But, let’s dig into the “Seven Habits of Highly Defective Dating.”

1. Dating tends to skip the friendship stage of a relationship.

With immature people, sure. However, dating can be one avenue– among many– for friendship to blossom. I dated Handsome, and now he’s my best friend. We continued dating because we discovered common values, common interests, and we fell in love on top of that. Joshua says that “A relationship based solely on physical attraction and romantic feelings will only last as long as the feelings last” (39), which is patently obvious– but to that I say but now you know.

2. Dating often mistakes a physical relationship for love.

Yes, it can. So what? Now you know.

3. Dating often isolates a couple from other vital relationships.

Again– with immature people it definitely can. However, as I’ve aged, 100% of my friends have all expressed something like “I used to lose touch with my friends when I dated, but I’ve learned that my friendships are more important to me than a possibly temporary partner.”

I also want to add that unhealthy relationships are isolating. Abusers do it deliberately in order to make sure their victims can’t escape, but toxic and co-dependent relationships can also cut people off as a symptom of the problem. Does Joshua mention this, though? Take a guess.

4. Dating can distract young adults from their primary responsibility of preparing for the future.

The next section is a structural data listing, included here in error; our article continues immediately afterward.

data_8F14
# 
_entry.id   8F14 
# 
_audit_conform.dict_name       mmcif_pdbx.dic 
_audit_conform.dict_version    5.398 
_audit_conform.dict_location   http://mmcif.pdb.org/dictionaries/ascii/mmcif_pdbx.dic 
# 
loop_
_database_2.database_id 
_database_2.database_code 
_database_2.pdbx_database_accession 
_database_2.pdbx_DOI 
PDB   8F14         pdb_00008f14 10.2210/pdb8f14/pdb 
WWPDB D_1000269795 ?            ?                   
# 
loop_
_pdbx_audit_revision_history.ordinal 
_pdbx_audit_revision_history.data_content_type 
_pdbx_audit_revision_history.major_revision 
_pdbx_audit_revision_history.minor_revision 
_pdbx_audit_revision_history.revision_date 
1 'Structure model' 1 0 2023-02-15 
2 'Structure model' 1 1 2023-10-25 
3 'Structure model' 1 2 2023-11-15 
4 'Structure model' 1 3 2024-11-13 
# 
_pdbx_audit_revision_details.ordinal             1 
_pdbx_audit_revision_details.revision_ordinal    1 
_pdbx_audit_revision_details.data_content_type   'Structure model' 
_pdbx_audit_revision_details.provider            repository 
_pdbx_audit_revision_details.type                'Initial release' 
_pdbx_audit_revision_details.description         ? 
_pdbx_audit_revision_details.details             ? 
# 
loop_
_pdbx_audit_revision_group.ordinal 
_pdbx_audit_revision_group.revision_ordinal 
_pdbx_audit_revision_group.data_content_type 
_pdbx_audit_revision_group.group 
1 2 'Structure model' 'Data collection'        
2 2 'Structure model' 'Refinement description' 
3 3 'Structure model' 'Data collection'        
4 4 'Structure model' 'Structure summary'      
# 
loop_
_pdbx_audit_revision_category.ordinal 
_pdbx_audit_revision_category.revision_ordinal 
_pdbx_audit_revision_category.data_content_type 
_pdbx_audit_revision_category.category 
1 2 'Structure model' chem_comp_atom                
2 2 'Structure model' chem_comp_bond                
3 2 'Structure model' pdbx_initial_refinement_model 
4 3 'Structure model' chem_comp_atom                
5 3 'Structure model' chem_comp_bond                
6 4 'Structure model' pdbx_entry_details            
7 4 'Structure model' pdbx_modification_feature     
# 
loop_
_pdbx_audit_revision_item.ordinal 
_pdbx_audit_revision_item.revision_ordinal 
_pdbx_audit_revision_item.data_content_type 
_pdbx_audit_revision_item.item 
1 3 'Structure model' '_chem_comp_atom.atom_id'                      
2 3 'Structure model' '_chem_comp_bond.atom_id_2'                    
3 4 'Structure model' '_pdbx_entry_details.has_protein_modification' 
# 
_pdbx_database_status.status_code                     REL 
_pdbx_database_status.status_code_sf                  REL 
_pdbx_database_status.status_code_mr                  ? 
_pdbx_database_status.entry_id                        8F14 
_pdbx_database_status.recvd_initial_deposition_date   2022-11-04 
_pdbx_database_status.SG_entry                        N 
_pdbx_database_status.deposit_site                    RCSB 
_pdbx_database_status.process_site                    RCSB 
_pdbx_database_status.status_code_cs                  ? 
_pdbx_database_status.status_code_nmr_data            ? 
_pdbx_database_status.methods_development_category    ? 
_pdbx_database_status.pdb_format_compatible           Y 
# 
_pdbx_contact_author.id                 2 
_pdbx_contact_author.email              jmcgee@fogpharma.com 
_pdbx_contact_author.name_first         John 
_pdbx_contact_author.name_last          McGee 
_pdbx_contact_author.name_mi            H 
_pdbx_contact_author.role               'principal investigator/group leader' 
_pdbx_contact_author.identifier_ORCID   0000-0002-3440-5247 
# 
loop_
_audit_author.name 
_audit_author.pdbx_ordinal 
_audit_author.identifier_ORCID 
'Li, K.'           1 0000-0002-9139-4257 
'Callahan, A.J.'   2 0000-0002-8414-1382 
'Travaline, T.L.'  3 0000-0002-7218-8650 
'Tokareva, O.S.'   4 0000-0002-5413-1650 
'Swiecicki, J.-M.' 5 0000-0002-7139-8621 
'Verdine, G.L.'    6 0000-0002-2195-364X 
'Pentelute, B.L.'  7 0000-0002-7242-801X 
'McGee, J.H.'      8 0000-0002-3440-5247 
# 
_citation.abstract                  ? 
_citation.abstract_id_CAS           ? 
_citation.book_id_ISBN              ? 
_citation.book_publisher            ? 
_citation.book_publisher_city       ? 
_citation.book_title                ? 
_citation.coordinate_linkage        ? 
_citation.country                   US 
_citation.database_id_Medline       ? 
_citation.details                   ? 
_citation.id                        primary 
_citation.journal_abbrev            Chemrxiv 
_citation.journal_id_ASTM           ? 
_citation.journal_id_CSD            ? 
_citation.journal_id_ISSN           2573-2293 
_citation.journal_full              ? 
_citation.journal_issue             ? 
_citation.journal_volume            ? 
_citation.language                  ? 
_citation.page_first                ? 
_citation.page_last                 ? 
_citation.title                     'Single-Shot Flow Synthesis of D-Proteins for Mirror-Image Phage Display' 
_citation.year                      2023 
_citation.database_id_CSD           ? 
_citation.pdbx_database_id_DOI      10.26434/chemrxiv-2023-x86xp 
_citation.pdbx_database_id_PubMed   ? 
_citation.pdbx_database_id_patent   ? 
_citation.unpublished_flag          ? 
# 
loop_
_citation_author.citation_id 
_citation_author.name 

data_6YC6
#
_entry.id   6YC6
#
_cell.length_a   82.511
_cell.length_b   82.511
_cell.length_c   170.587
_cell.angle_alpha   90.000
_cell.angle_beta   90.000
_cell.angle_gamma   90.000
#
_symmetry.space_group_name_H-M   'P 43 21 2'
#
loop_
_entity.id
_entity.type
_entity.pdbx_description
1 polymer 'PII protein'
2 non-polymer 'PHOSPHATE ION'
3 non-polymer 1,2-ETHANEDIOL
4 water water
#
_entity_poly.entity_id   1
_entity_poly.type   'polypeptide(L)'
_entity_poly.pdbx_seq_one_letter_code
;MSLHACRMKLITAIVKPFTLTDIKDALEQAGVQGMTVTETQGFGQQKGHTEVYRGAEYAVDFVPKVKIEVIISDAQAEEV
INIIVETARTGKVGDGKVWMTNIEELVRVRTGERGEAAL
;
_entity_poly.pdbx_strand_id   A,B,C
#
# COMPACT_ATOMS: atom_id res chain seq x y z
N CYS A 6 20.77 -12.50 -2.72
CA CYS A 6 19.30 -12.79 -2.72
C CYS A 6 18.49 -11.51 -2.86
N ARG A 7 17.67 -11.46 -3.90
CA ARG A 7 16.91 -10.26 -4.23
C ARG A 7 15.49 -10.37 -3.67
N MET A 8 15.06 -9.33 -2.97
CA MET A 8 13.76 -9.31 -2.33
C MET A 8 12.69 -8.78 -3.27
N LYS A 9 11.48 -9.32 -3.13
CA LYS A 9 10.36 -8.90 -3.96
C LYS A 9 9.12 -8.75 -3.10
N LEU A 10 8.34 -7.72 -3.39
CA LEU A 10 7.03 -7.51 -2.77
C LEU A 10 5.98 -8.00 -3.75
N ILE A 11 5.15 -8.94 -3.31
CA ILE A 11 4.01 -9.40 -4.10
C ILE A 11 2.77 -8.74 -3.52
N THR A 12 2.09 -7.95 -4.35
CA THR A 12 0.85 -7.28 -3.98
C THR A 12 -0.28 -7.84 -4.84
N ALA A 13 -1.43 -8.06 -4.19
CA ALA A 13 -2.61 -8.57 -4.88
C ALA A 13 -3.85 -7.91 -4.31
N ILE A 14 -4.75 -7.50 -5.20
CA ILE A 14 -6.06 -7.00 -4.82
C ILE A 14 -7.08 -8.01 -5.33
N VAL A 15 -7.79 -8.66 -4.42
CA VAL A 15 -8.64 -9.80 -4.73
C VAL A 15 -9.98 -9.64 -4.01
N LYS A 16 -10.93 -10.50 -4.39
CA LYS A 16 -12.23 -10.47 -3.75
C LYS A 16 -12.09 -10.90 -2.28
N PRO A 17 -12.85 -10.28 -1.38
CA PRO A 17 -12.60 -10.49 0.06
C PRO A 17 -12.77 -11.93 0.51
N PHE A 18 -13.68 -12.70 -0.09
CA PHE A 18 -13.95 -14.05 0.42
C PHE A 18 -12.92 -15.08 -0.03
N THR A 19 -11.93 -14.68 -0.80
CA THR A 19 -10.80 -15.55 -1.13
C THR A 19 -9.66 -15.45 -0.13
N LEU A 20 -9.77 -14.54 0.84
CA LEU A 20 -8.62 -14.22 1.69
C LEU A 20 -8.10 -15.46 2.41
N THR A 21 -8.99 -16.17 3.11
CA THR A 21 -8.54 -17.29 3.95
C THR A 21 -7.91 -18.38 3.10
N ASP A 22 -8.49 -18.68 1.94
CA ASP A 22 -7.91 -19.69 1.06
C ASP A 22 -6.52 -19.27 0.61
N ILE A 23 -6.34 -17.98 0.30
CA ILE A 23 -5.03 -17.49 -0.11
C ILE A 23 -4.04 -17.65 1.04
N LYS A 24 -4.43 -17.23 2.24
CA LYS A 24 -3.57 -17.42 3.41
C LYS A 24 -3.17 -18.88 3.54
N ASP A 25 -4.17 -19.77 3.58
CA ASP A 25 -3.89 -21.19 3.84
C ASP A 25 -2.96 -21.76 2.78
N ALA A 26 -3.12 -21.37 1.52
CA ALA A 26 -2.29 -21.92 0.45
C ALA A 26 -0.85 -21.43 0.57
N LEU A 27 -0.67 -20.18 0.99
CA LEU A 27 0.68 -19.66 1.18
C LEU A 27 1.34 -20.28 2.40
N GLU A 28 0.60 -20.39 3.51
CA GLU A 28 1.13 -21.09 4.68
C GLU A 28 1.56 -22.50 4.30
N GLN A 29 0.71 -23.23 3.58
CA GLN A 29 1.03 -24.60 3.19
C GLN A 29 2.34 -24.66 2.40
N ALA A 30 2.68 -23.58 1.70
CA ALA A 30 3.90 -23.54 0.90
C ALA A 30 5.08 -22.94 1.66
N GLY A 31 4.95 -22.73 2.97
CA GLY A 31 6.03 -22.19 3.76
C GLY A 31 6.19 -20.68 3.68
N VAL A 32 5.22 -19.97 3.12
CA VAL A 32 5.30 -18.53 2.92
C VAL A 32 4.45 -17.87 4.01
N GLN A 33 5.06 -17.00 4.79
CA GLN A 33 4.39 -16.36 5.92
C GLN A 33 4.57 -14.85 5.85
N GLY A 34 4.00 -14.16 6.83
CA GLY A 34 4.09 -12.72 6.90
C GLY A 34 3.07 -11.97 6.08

I found this argument boggling. In what possible way is dating different from marriage in its level of “distraction”? Also, one of the primary conservative arguments for marriage is that being in a relationship helps you “grow” as a person because of the work involved– how is that any different from “maintaining a relationship tak[ing] a lot of time and energy” (43)?

He also says that dating someone means you can be “distracted” from “serving in their local church,” and I want to sit on that for a moment. I wasn’t a part of evangelical culture for very long as  single person, but I’ve heard from multiple single people– some in their late 30s– who feel like their local church treats them like slaves. “Well, you’re not married, so you’re free, right?” seems to be a common refrain single people hear from their church leaders– as if single people exist for no other reason than to serve their church. That’s not at all ok, and shame on you Joshua for encouraging that mentality.